The ability to collaborate is vital to a successful career in just about any profession. That’s why Bradley University is focusing on projects that enable students majoring in either business or engineering to work together.

Caterpillar Inc., the major employer in Bradley’s backyard of Peoria, IL, recently partnered with the university to present a real-world challenge. The goal was to create a new air valve for use on a large diesel engine.

A team of seven students (three business majors and four engineering majors) was selected to work with Caterpillar employees to design a prototype valve.

“These types of experiences are priceless for students,” says Lex Akers, Ph.D., dean of the College of Engineering and Technology at Bradley. “The student team gained valuable real-world professional experience working on this project. Teaming with Caterpillar provided the students additional technical knowledge and experience in the practice of engineering and business.”

Finance and marketing students worked with Caterpillar dealers to understand current products and the potential improvements that could be made. They also monitored customer feedback and made sure the new designs met expectations for cost and quality.

The business students then turned to their engineering counterparts to look for ways to make the valve more durable. They completely redesigned the component to achieve a lower fail rate than the existing device.

Meanwhile, the business majors focused on the feasibility of producing the valve in-house. At the end of the eight-month project, the students produced a prototype that was ready for vibration testing.

Several Caterpillar employees interacted with the Bradley students on the project and were involved in the design and manufacturing evaluation.

“As diesel engine requirements continue to evolve to cleaner variations, the requirements on air valves also change due to temperature changes,” explains Tim Wolfe, product manager for the large power systems division at Caterpillar. “We decided to engage the students to see if they could generate new, cost-effective ideas to help in our future strategy.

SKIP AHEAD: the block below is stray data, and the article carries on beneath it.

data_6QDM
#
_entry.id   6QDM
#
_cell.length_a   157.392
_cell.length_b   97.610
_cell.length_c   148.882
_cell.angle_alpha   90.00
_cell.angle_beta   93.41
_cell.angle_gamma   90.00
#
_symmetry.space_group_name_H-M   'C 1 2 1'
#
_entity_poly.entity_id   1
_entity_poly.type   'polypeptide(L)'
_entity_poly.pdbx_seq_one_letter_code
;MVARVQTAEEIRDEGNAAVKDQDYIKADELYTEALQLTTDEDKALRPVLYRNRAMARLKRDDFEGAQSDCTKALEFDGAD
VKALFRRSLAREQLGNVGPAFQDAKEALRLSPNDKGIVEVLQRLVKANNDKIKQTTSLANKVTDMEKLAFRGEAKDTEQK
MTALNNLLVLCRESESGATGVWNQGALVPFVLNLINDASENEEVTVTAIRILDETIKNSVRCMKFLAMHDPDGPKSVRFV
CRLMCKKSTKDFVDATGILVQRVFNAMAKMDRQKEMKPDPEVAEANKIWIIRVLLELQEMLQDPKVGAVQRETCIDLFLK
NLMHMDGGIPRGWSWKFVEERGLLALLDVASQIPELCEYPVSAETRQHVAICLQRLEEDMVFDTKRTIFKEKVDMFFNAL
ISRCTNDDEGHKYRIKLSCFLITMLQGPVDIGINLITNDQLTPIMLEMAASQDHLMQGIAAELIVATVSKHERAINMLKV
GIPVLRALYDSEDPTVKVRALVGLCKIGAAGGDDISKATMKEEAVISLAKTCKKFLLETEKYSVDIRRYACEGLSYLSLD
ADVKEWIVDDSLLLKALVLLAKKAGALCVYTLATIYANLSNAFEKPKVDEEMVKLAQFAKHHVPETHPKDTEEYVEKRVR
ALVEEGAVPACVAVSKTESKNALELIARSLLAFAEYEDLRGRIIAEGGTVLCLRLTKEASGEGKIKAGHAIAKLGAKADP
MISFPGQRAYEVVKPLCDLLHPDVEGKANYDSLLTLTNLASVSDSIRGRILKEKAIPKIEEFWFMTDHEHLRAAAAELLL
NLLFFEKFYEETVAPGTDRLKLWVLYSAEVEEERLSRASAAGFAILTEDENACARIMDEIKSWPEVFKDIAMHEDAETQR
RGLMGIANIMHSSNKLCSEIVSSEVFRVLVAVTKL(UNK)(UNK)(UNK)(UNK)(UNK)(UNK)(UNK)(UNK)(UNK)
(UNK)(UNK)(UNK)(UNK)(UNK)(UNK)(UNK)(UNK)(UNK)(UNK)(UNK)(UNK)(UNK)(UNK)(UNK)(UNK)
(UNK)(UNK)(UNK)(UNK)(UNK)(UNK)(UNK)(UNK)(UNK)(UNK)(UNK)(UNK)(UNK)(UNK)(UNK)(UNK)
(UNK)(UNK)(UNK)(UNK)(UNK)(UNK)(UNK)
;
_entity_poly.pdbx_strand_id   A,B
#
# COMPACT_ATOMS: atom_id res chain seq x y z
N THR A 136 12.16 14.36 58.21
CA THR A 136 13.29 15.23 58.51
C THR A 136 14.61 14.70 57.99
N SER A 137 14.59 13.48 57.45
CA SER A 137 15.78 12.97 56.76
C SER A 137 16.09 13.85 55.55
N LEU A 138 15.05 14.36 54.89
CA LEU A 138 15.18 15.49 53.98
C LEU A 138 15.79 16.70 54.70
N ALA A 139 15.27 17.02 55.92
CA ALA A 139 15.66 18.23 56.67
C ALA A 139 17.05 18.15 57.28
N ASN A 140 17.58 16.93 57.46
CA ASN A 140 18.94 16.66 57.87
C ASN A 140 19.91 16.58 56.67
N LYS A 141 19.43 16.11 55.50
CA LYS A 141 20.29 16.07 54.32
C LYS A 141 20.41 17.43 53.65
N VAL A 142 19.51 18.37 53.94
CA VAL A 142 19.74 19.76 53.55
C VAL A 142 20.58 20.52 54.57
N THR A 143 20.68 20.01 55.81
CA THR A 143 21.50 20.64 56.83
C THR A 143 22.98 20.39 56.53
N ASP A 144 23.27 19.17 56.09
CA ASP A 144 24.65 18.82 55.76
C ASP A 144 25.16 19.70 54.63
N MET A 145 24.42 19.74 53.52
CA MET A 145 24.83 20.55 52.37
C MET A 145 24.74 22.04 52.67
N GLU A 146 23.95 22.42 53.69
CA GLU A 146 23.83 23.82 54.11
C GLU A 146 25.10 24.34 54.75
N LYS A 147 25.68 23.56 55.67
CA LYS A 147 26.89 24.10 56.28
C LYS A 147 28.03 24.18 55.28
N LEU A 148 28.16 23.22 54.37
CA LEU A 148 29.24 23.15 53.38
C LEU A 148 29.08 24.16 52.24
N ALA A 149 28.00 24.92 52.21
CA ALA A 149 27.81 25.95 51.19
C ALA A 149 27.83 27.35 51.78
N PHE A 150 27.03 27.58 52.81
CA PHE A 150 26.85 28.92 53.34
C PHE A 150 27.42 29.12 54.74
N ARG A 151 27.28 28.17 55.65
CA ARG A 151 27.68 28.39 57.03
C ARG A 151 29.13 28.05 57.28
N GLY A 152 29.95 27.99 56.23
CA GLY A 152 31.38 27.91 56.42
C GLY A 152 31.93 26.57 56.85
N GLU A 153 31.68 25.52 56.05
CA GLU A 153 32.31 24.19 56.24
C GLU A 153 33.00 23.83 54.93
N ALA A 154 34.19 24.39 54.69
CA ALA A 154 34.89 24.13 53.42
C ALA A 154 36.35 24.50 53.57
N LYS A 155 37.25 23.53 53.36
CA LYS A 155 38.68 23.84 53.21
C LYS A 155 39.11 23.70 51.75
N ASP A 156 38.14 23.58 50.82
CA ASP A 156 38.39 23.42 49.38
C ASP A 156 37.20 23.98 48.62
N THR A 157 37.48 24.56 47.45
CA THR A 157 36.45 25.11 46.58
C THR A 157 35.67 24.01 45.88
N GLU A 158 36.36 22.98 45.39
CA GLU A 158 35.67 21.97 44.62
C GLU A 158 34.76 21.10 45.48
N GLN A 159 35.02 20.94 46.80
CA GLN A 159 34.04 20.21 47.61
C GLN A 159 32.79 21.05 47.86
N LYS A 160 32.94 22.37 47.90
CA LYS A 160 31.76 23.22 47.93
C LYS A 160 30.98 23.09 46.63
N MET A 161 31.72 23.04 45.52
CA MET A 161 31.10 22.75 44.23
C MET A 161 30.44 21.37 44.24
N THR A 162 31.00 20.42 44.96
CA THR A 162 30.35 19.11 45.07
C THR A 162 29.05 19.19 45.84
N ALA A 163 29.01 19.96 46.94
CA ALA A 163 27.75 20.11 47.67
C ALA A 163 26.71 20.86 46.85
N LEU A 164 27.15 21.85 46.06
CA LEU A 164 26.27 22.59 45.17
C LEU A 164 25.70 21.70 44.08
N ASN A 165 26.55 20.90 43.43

“We were very pleased with their professionalism and creativity,” says Wolfe. “[Our] employees enjoyed working with the students and valued their input. In the end, the Bradley team designed and prototyped a very good design that is currently undergoing testing.”

“In the real-world, engineers have to work with many different disciplines and face various financial constraints,” adds Akers. “Collaboration and cross-functional interaction are learnable skills. But, it can be difficult, because engineers tend to be more introverted, while business professionals are often more

“One of the keys is learning how to take your language down a level and explain things to the other person so they can understand why the things you’re doing are important,” says Akers. “Short-term projects give students a chance to learn and fail, then do it again. And, by bringing business and engineering students together, we don’t just solve an engineering problem; we design and create the right product for the market.”

To nurture collaborative learning, Bradley is currently building a 270,000-square-foot facility that will house both the business school and the engineering school.

“We’ll be sharing space in the facility, which is scheduled to open next year,” notes Akers. “Students will work on teams to solve various business and engineering challenges.

“The building is designed to be project-based and foster collaboration,” Akers points out. “We modeled it after facilities run by innovative companies such as Apple and Google. The layout will encourage students to sit and talk to each other instead of just sending emails or text messages back and forth.”